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05/04/2017

Linux and Unix dig Command Examples

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Linux and Unix dig Command Examples

by VIVEK GITE on JANUARY 12, 2012 last updated JANUARY 18, 2016 in COMMANDS, FREEBSD, LINUX, MAC OS X, UNIX

I am a new Linux/Unix command line user. How do I use dig command line utility to query DNS (Domain Name System) servers on Linux and Unix­like operating systems? How do I use dig command to find the IP address of a host name or host Name of an IP address?

the IP address of a host name or host Name of an IP address? The dig

The dig command is primarily used to query DNS servers. It is a useful tool for network troubleshooting. It is popular due to its flexibility, simple to use, and crystal clear output over host command. The dig command fundamentally used for the following purposes:

dig command fundamentally used fo r the following purposes: 1. Performs DNS lookups. 2. Find host

1. Performs DNS lookups.

2. Find host addresses, IP address, mail exchanges (MX), CNAMEs, name servers, and more.

3. Verify ISP DNS server and Internet connectivity.

4. Verify spam and blacklisting records.

Purpose

dig command details Description Query DNS Category Network Utilities Difficulty Intermediate Root privileges No
dig command details
Description
Query DNS
Category
Network Utilities
Difficulty
Intermediate
Root privileges
No
Estimated completion time
20m
Contents
Syntax
DNS record types
Examples
Understanding dig output
Query a nameserver
Specifying the query type
Show the SOA for domain/zone name
Reverse DNS lookup
Get a long or short answer
Read host names from a file
Debug tip: Trace dns path
Find Out TTL
Set IPv4 or IPv6 query transport
mode
Options
Video
See also

Use dig command for DNS lookup and to query DNS name servers for various resource record.

Syntax

The basic syntax:

dig Hostname dig DomaiNameHere dig @DNS-server-name Hostname dig @DNS-server-name IPAddress

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Linux and Unix dig Command Examples

dig @DNS-server-name Hostname|IPAddress type

Where:

1. DNS-server-name – The name or IP address of the name server to query (such as 8.8.8.8 or ns1.cyberciti.biz). If no DNS­server­name is provided, the dig command will use the /etc/resolv.conf file and use name servers listed there.

2. Hostname|IPAddress – The name of the resource record that is to be looked up using DNS­server­name.

3. type – Set the type of query such as A, MX, NS and more.

List of DNS record types Before you use the dig command you should aware of common types of resource records of the DNS. Here are most common resource records:

Type

Purpose

Examples

A

IPv4 IP address

192.168.1.5 or 75.126.153.206

AAAA

IPv6 IP address

2607:f0d0:1002:51::4

CNAME

Canonical name record (Alias)

s0.cyberciti.org is an alias for

d2m4hyssawyie7.cloudfront.net

   

smtp.cyberciti.biz or

MX

Email server host names

mx1.nixcraft.com

   

ns1.cyberciti.biz or ns-

NS

Name (DNS) server names

243.awsdns-30.com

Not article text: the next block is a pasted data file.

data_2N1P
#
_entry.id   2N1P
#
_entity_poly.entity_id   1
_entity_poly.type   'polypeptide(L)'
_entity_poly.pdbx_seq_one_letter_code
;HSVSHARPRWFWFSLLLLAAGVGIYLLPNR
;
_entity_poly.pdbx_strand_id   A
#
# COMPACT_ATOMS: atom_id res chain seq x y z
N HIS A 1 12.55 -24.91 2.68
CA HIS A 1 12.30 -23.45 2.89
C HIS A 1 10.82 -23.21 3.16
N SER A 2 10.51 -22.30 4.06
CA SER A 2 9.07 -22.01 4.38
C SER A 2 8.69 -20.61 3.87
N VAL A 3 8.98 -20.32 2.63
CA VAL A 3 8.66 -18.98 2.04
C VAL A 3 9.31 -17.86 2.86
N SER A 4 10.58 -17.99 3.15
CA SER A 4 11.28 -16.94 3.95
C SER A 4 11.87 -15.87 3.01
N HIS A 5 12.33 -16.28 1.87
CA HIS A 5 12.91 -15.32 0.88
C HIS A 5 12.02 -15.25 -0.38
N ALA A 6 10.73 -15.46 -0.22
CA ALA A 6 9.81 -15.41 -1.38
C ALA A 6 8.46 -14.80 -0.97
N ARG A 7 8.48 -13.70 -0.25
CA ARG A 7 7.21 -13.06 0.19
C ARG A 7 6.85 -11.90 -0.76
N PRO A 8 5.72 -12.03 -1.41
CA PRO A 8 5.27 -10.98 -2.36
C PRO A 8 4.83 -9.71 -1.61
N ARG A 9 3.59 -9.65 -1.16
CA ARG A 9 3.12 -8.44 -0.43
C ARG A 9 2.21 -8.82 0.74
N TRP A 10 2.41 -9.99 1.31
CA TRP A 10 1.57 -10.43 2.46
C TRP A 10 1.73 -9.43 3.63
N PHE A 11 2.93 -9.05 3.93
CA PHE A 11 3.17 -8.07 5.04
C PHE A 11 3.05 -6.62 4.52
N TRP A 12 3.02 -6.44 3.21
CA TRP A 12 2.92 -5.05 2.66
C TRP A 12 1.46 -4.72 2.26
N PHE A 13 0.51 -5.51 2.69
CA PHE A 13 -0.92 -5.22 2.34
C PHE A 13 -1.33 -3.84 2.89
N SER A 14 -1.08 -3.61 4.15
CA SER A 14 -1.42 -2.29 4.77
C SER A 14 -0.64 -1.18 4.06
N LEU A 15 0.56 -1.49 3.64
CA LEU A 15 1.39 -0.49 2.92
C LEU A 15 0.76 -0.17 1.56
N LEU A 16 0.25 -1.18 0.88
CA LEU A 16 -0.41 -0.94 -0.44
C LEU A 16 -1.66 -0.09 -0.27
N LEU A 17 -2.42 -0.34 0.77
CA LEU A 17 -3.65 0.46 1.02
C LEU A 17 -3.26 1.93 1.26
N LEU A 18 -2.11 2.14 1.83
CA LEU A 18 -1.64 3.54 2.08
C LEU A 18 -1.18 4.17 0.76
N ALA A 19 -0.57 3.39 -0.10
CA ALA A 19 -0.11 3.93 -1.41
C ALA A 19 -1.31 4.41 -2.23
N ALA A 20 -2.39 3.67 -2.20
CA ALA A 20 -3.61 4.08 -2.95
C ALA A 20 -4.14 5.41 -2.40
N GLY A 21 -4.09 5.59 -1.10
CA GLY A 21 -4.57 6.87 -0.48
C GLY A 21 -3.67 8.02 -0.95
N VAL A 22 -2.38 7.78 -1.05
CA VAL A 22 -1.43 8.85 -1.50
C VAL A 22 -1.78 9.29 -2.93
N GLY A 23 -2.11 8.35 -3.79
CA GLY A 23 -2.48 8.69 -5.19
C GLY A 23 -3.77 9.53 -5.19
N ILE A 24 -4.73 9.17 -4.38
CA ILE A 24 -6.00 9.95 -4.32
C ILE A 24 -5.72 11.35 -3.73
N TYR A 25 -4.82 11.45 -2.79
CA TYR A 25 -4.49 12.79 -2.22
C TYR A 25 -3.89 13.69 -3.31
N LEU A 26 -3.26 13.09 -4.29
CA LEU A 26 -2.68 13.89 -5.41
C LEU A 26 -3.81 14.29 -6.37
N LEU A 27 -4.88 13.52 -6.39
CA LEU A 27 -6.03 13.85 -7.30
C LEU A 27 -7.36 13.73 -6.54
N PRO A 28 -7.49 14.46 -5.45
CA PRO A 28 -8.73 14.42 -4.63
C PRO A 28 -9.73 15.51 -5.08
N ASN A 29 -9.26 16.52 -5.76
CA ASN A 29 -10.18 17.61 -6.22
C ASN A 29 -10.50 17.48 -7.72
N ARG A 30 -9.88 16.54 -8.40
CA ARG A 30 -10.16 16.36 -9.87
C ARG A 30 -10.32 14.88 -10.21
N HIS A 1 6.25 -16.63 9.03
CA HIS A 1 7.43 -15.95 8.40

Pointer to a canonical name.

 

PTR

Mostly used for implementing reverse DNS lookups

82.236.125.74.in-addr.arpa

SOA

Authoritative information about a DNS zone

see below

TXT

Text record

see below

By default, dig command looks for A records only.

dig command examples

To find the IP address of the host www.cyberciti.biz, type:

dig www.cyberciti.biz

Sample outputs:

, type: dig www.cyberciti.biz Sample outputs: Fig. 01: The default dig command output Understanding dig

Fig. 01: The default dig command output

Understanding dig command output

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Linux and Unix dig Command Examples

The above is simple query for a single host called www.cyberciti.biz. The dig command

displays lots of information. Let us try to understand the default dig command output:

1. The questions section displays query type. By default query is for A (Internet

address). In this example, I am using dig command to find out an IP address of

www.cyberciti.biz.

2. Next, you get the answer to your query in answer section – the address of

www.cyberciti.biz is 75.126.153.206.

3. The final section of the dig command contains statistics (stats section) about the

query such as name server names, query time and more.

How do I query a different nameserver such as ns1.example.com?

Type the following command:

dig @ns1.example.com Hostname dig @ns1.example.com IPAddress dig @ns1.yahoo.com yahoo.com dig @ns-1287.awsdns-32.org www.cyberciti.biz

Sample outputs (note 205.251.197.7 in the stats section):

; <<>> DiG 9.8.3-P1 <<>> @ns-1287.awsdns-32.org www.cyberciti.biz

; (1 server found)

;; global options: +cmd ;; Got answer:

;; ->>HEADER<<- opcode: QUERY, status: REFUSED, id: 24233 ;; flags: qr rd; QUERY: 1, ANSWER: 0, AUTHORITY: 0, ADDITIONAL: 0 ;; WARNING: recursion requested but not available

;; QUESTION SECTION:

;www.cyberciti.biz. IN A

;; Query time: 61 msec ;; SERVER: 205.251.197.7#53(205.251.197.7) ;; WHEN: Mon Jan 13 17:25:10 2014

;; MSG SIZE

rcvd: 35

How do I select the DNS query type?

dig will let you query types. The basic syntax is:

dig Hostname|IPAddress type dig @ns-server-here Hostname|IPAddress type dig Hostname|IPAddress type dig [+options] @ns-server-here Hostname|IPAddress type